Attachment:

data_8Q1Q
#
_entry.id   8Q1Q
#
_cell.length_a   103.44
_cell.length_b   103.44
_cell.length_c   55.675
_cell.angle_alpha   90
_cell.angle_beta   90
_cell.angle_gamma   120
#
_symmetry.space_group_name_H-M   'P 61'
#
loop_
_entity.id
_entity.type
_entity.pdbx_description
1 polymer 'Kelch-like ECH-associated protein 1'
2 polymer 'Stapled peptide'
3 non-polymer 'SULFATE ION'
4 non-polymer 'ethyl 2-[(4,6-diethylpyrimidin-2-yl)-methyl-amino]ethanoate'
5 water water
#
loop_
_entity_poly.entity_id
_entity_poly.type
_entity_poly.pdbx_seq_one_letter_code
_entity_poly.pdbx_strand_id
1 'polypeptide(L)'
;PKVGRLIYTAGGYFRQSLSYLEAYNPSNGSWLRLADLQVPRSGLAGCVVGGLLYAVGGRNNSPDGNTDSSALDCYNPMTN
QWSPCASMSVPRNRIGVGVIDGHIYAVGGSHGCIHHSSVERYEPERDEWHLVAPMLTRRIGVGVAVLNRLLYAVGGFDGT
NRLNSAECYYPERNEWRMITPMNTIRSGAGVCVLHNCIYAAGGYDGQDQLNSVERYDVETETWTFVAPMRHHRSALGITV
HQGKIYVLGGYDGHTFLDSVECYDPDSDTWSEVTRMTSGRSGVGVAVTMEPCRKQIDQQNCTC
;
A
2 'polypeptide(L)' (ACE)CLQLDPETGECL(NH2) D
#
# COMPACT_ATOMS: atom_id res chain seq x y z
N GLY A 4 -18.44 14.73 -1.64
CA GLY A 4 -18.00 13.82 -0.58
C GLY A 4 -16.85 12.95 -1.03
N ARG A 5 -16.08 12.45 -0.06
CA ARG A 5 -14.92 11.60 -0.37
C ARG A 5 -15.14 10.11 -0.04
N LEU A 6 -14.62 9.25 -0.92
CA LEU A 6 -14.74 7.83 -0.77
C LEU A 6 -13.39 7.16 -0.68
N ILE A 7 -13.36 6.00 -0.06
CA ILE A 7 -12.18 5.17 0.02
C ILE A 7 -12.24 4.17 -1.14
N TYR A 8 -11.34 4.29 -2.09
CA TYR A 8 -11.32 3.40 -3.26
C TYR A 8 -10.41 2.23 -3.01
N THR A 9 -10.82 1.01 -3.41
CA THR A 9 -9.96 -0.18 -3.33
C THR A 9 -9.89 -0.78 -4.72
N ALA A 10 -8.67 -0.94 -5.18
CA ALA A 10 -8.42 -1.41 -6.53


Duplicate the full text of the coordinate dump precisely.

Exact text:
data_8Q1Q
#
_entry.id   8Q1Q
#
_cell.length_a   103.44
_cell.length_b   103.44
_cell.length_c   55.675
_cell.angle_alpha   90
_cell.angle_beta   90
_cell.angle_gamma   120
#
_symmetry.space_group_name_H-M   'P 61'
#
loop_
_entity.id
_entity.type
_entity.pdbx_description
1 polymer 'Kelch-like ECH-associated protein 1'
2 polymer 'Stapled peptide'
3 non-polymer 'SULFATE ION'
4 non-polymer 'ethyl 2-[(4,6-diethylpyrimidin-2-yl)-methyl-amino]ethanoate'
5 water water
#
loop_
_entity_poly.entity_id
_entity_poly.type
_entity_poly.pdbx_seq_one_letter_code
_entity_poly.pdbx_strand_id
1 'polypeptide(L)'
;PKVGRLIYTAGGYFRQSLSYLEAYNPSNGSWLRLADLQVPRSGLAGCVVGGLLYAVGGRNNSPDGNTDSSALDCYNPMTN
QWSPCASMSVPRNRIGVGVIDGHIYAVGGSHGCIHHSSVERYEPERDEWHLVAPMLTRRIGVGVAVLNRLLYAVGGFDGT
NRLNSAECYYPERNEWRMITPMNTIRSGAGVCVLHNCIYAAGGYDGQDQLNSVERYDVETETWTFVAPMRHHRSALGITV
HQGKIYVLGGYDGHTFLDSVECYDPDSDTWSEVTRMTSGRSGVGVAVTMEPCRKQIDQQNCTC
;
A
2 'polypeptide(L)' (ACE)CLQLDPETGECL(NH2) D
#
# COMPACT_ATOMS: atom_id res chain seq x y z
N GLY A 4 -18.44 14.73 -1.64
CA GLY A 4 -18.00 13.82 -0.58
C GLY A 4 -16.85 12.95 -1.03
N ARG A 5 -16.08 12.45 -0.06
CA ARG A 5 -14.92 11.60 -0.37
C ARG A 5 -15.14 10.11 -0.04
N LEU A 6 -14.62 9.25 -0.92
CA LEU A 6 -14.74 7.83 -0.77
C LEU A 6 -13.39 7.16 -0.68
N ILE A 7 -13.36 6.00 -0.06
CA ILE A 7 -12.18 5.17 0.02
C ILE A 7 -12.24 4.17 -1.14
N TYR A 8 -11.34 4.29 -2.09
CA TYR A 8 -11.32 3.40 -3.26
C TYR A 8 -10.41 2.23 -3.01
N THR A 9 -10.82 1.01 -3.41
CA THR A 9 -9.96 -0.18 -3.33
C THR A 9 -9.89 -0.78 -4.72
N ALA A 10 -8.67 -0.94 -5.18
CA ALA A 10 -8.42 -1.41 -6.53